To ensure clear, virtually noise-free, voice communications for critical applications, VHF/UHF radios typically use high quality Frequency Modulation (Although Amplitude Modulation is still used for aeronautical radios, for a different reason). Increasingly, VHF/UHF radios are now supporting digital modulation modes, like P25 and DMR. These modes enable many other digital features such as talk groups and data communication.
Traditional, Single Side Band (SSB) modulation is also supported on some VHF/UHF Amateur Radios. This mode can be used to exploit unusual propagation modes such as Sporadic-E, Tropospheric Ducting and Aircraft Assisted (so not all VHF/UHF communications is LOS). SSB is also used for satellite and moon-bounce communications.
VHF/UHF Squelch Control
The continuous snap, crackle and pop of shortwave radio is usually not present in VHF/UHF radios, due to the use of a squelch circuit. This ensures that only signals, which exceed a minimum, workable, threshold, can be heard in the speaker. A squelch control can be used to the adjust the threshold, which can be useful to eliminate local interference, keeping the speaker quiet when not in use.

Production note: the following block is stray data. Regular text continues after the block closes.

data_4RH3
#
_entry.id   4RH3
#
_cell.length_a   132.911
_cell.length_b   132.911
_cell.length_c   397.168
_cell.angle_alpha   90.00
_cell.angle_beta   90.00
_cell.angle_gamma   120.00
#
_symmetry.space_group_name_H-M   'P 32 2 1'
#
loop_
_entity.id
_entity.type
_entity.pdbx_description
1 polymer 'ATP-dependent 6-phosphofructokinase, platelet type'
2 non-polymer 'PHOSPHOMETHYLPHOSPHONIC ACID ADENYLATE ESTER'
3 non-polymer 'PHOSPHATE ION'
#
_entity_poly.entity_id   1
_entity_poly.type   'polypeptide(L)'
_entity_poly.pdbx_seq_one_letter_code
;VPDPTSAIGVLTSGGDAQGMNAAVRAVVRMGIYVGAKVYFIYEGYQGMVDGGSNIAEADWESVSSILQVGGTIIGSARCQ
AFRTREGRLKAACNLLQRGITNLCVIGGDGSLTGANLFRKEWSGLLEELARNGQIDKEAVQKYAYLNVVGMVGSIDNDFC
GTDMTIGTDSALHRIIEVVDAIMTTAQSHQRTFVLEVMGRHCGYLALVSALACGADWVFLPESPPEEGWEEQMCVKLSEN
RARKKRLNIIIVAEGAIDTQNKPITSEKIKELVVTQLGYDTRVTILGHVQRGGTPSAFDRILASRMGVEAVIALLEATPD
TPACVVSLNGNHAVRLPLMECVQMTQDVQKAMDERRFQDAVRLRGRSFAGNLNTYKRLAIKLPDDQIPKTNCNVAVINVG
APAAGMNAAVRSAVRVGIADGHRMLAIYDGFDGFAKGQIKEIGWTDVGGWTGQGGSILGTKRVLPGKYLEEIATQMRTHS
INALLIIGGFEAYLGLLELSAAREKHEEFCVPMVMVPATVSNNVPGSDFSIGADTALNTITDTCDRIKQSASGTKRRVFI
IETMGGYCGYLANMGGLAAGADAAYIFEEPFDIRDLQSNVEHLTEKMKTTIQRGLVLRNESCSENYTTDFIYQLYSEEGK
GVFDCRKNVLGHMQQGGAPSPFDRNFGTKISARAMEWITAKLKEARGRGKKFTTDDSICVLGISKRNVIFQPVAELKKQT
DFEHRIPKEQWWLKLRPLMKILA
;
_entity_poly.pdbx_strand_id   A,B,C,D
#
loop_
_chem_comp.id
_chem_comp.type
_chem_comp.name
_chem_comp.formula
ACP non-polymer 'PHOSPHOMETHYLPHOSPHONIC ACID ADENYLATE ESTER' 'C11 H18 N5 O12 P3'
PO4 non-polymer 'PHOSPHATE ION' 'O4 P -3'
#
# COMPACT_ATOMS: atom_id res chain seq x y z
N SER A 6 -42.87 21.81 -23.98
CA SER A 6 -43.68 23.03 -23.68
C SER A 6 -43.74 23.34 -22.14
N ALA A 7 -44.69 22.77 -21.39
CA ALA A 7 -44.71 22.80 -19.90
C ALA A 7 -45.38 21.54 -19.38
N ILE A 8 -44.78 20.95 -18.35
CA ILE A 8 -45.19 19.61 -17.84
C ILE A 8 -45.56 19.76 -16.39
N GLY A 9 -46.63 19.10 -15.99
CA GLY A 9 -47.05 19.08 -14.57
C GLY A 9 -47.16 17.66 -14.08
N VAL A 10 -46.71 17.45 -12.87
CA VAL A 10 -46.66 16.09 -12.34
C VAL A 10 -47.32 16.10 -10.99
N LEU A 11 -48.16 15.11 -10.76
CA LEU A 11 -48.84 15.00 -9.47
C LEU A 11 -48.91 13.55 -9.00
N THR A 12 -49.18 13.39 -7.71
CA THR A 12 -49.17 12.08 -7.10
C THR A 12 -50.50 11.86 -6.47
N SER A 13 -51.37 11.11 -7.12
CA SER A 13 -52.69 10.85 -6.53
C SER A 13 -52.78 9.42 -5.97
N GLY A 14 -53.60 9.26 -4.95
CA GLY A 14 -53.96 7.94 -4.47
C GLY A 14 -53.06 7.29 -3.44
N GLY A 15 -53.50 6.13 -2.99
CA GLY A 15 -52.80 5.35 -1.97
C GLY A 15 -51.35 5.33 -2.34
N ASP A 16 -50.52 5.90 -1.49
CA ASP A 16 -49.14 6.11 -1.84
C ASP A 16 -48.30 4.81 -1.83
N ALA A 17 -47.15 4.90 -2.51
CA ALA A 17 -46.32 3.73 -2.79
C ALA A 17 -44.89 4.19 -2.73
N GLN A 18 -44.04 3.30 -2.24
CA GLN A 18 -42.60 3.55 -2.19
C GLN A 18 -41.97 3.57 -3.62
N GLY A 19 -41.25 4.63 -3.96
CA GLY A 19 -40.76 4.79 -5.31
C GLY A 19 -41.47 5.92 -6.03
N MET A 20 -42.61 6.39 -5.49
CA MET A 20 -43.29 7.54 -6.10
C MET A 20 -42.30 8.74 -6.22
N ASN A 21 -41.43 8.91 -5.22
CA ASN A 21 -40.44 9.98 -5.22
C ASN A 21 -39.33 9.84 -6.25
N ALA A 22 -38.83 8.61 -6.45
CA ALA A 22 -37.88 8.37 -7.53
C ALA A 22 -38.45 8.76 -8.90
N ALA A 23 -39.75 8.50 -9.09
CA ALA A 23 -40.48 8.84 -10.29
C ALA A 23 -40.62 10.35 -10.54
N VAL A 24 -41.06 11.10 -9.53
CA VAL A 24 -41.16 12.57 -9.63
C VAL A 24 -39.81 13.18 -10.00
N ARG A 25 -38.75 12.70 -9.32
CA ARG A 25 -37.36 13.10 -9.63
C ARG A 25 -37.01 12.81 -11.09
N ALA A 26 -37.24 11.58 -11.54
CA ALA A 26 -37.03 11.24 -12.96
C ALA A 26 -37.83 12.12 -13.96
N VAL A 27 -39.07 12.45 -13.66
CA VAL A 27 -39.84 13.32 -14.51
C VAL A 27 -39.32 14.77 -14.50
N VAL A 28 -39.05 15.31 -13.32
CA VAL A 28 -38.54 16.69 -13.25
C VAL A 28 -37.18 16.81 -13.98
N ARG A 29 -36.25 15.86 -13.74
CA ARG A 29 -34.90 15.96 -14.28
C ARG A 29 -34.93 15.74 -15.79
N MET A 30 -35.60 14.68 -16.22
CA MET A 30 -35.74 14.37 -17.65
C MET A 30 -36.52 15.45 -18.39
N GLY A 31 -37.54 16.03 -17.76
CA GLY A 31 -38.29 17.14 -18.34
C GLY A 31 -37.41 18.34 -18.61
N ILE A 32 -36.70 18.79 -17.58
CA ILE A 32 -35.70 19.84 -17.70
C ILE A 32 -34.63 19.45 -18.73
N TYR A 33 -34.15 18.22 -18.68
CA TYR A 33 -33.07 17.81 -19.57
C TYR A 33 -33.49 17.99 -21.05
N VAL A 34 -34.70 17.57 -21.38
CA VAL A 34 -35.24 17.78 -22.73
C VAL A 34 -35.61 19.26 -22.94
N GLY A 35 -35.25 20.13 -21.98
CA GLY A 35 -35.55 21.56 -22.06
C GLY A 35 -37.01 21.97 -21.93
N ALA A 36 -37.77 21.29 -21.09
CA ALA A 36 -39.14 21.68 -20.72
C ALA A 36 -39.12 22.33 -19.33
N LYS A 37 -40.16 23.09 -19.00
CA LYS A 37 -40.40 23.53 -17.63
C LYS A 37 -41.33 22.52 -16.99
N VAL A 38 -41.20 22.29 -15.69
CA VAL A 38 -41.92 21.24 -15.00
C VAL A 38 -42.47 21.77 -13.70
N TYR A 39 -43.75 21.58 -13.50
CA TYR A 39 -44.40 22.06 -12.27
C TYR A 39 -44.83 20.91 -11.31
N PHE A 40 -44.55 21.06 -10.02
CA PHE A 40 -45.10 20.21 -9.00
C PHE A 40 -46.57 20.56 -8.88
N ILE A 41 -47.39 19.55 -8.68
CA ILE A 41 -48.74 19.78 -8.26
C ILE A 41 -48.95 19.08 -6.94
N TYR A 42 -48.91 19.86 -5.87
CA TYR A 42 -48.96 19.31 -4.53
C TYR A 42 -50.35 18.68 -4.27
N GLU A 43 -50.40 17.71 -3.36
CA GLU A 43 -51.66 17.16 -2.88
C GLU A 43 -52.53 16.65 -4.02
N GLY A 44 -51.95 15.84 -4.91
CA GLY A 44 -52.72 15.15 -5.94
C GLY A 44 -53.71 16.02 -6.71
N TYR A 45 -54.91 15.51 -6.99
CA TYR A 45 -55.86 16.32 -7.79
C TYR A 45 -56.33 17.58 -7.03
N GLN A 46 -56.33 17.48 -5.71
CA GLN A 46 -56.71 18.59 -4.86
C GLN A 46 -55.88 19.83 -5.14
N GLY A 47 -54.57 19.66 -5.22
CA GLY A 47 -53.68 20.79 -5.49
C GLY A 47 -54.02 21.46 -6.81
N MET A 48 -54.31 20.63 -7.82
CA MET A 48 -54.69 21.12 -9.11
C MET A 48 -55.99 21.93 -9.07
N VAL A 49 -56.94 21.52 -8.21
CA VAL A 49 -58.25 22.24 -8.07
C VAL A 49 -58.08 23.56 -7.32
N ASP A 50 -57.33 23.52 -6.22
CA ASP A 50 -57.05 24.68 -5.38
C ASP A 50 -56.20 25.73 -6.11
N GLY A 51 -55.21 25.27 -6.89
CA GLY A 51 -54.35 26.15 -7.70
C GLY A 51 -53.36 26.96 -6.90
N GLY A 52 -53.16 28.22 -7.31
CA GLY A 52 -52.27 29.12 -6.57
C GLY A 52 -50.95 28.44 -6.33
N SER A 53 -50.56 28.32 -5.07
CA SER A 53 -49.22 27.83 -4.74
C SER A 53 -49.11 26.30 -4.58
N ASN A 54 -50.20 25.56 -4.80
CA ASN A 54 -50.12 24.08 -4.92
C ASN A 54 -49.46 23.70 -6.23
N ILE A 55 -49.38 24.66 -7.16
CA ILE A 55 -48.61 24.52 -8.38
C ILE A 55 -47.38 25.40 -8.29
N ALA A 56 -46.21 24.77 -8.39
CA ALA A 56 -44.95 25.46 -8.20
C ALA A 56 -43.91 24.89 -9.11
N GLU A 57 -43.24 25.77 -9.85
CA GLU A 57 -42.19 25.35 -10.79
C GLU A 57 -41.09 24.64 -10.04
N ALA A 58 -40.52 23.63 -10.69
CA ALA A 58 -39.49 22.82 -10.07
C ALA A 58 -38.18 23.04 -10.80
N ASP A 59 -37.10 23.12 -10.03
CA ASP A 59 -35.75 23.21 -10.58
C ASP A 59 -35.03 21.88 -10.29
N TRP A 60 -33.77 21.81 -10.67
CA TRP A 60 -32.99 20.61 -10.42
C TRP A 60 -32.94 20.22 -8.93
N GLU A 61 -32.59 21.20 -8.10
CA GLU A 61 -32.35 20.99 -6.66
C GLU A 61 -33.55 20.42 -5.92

As mentioned earlier VHF/UHF antennas are much smaller than HF antennas. This means that they can also be made with higher gain, such as a colinear antenna, or be made quite directional, like a Yagi antenna.
The thermal noise present in the RF stages of a VHF/UHF receiver is typically higher than the band noise floor. So connecting an antenna to a VHF/UHF receiver hardly increases the noise level at all. Except perhaps for man-made Radio Frequency Interference (RFI), which is unfortunately present on all frequencies. A low-noise pre-amplifier and extra front-end filtering can therefore be very effective at VHF/UHF.
VHF/UHF Radio Operation
Most hand-held VHF/UHF radios have a keyboard-lock function to prevent inadvertent channel changes when the radio is in your pack, on your belt or when you hand it to others. Always keep the keyboard locked when not in use, but make sure that everyone knows how to unlock and lock it.